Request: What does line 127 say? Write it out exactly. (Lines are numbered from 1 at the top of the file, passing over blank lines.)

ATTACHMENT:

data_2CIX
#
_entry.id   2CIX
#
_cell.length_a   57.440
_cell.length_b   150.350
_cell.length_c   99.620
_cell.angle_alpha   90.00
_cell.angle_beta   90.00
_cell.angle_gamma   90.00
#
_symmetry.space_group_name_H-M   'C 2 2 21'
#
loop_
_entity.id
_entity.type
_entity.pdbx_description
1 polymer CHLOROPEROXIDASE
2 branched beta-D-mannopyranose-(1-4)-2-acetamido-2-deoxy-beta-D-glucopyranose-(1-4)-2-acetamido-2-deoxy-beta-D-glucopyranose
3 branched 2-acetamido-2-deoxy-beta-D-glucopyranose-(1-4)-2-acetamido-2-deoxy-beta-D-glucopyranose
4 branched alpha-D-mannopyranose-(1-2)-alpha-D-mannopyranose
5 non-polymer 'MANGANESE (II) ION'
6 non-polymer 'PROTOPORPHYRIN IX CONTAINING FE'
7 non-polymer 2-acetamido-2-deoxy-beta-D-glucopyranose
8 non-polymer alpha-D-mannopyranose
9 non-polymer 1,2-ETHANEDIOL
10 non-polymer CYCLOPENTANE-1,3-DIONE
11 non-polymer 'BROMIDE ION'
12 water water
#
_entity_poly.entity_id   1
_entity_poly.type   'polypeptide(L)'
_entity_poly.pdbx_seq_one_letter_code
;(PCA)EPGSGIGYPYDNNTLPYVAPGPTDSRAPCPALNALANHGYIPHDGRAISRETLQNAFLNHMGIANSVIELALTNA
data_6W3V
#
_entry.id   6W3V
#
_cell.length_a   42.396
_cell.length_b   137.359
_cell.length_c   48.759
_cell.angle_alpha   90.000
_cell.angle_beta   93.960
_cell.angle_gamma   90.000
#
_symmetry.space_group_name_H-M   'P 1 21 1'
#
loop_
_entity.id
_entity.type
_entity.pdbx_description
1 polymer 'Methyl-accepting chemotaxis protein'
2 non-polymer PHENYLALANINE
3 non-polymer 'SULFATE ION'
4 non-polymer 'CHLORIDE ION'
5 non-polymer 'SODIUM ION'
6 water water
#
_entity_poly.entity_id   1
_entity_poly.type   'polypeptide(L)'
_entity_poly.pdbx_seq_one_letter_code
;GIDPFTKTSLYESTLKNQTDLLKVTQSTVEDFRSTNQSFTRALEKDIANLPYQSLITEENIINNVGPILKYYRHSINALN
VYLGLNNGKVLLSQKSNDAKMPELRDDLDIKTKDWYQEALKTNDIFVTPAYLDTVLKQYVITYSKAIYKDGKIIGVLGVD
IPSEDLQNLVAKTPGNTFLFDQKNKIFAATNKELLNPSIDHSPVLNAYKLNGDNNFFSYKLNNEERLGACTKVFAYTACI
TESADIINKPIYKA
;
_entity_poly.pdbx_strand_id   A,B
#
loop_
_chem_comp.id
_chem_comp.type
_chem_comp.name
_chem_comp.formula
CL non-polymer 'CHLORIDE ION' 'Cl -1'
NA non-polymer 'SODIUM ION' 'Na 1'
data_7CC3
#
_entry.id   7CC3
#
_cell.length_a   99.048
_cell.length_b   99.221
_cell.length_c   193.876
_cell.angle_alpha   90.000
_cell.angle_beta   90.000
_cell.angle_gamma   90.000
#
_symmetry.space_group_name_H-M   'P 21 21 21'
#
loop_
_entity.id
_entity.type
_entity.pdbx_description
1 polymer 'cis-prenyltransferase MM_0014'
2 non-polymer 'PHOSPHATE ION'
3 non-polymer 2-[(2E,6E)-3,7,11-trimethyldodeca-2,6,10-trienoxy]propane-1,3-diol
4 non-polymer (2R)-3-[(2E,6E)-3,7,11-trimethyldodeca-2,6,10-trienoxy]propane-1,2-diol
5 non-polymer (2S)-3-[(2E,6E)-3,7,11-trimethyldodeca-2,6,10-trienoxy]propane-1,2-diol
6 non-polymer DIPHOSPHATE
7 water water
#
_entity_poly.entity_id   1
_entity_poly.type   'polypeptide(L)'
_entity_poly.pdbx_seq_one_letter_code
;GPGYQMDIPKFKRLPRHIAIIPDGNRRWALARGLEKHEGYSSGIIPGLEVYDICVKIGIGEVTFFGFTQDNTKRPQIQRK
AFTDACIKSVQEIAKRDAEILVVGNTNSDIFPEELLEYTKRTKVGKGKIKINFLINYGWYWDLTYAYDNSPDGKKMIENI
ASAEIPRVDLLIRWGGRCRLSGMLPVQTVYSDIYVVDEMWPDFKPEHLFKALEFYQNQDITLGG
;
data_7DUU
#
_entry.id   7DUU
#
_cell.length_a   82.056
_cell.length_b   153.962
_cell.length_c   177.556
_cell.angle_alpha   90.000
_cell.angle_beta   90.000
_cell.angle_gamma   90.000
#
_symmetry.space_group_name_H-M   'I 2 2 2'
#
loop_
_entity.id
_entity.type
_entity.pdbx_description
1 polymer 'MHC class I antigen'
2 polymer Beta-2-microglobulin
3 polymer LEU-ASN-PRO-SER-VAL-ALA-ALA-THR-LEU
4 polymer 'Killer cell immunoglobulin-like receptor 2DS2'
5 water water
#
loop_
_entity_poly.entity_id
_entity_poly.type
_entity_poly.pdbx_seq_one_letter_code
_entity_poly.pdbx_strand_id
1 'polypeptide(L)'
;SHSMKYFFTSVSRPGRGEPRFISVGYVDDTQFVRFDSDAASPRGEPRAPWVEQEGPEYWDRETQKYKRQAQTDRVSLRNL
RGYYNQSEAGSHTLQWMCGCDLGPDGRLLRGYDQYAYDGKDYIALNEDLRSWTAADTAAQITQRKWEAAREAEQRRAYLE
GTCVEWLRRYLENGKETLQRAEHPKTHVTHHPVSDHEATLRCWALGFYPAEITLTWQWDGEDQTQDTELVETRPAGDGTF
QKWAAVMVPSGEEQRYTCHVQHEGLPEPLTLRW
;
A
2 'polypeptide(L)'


3 polymer LEU-ASN-PRO-SER-VAL-ALA-ALA-THR-LEU